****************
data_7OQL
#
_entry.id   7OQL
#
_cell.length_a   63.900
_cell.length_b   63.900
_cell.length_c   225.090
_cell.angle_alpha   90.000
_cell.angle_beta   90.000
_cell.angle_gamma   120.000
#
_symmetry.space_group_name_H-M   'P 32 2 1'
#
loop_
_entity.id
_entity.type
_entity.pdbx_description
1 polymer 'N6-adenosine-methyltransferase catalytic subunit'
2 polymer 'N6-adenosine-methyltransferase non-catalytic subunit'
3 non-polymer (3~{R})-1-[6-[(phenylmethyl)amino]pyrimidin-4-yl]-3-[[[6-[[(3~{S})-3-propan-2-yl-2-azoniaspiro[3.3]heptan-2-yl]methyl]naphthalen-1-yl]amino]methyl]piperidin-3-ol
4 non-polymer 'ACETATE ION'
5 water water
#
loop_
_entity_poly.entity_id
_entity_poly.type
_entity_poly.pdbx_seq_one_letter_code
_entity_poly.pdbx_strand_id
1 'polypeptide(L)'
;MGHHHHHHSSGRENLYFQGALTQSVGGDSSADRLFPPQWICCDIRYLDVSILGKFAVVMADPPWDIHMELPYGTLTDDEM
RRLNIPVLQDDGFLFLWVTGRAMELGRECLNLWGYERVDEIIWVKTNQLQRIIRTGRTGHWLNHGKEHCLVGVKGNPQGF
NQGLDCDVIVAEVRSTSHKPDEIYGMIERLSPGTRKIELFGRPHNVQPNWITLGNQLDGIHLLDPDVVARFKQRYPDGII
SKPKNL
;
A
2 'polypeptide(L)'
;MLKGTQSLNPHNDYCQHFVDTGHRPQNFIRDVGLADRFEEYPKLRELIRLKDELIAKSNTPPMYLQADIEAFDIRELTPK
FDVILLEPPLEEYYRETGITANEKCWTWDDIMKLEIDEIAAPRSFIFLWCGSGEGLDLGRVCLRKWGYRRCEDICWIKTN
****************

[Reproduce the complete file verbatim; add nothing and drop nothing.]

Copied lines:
data_7OQL
#
_entry.id   7OQL
#
_cell.length_a   63.900
_cell.length_b   63.900
_cell.length_c   225.090
_cell.angle_alpha   90.000
_cell.angle_beta   90.000
_cell.angle_gamma   120.000
#
_symmetry.space_group_name_H-M   'P 32 2 1'
#
loop_
_entity.id
_entity.type
_entity.pdbx_description
1 polymer 'N6-adenosine-methyltransferase catalytic subunit'
2 polymer 'N6-adenosine-methyltransferase non-catalytic subunit'
3 non-polymer (3~{R})-1-[6-[(phenylmethyl)amino]pyrimidin-4-yl]-3-[[[6-[[(3~{S})-3-propan-2-yl-2-azoniaspiro[3.3]heptan-2-yl]methyl]naphthalen-1-yl]amino]methyl]piperidin-3-ol
4 non-polymer 'ACETATE ION'
5 water water
#
loop_
_entity_poly.entity_id
_entity_poly.type
_entity_poly.pdbx_seq_one_letter_code
_entity_poly.pdbx_strand_id
1 'polypeptide(L)'
;MGHHHHHHSSGRENLYFQGALTQSVGGDSSADRLFPPQWICCDIRYLDVSILGKFAVVMADPPWDIHMELPYGTLTDDEM
RRLNIPVLQDDGFLFLWVTGRAMELGRECLNLWGYERVDEIIWVKTNQLQRIIRTGRTGHWLNHGKEHCLVGVKGNPQGF
NQGLDCDVIVAEVRSTSHKPDEIYGMIERLSPGTRKIELFGRPHNVQPNWITLGNQLDGIHLLDPDVVARFKQRYPDGII
SKPKNL
;
A
2 'polypeptide(L)'
;MLKGTQSLNPHNDYCQHFVDTGHRPQNFIRDVGLADRFEEYPKLRELIRLKDELIAKSNTPPMYLQADIEAFDIRELTPK
FDVILLEPPLEEYYRETGITANEKCWTWDDIMKLEIDEIAAPRSFIFLWCGSGEGLDLGRVCLRKWGYRRCEDICWIKTN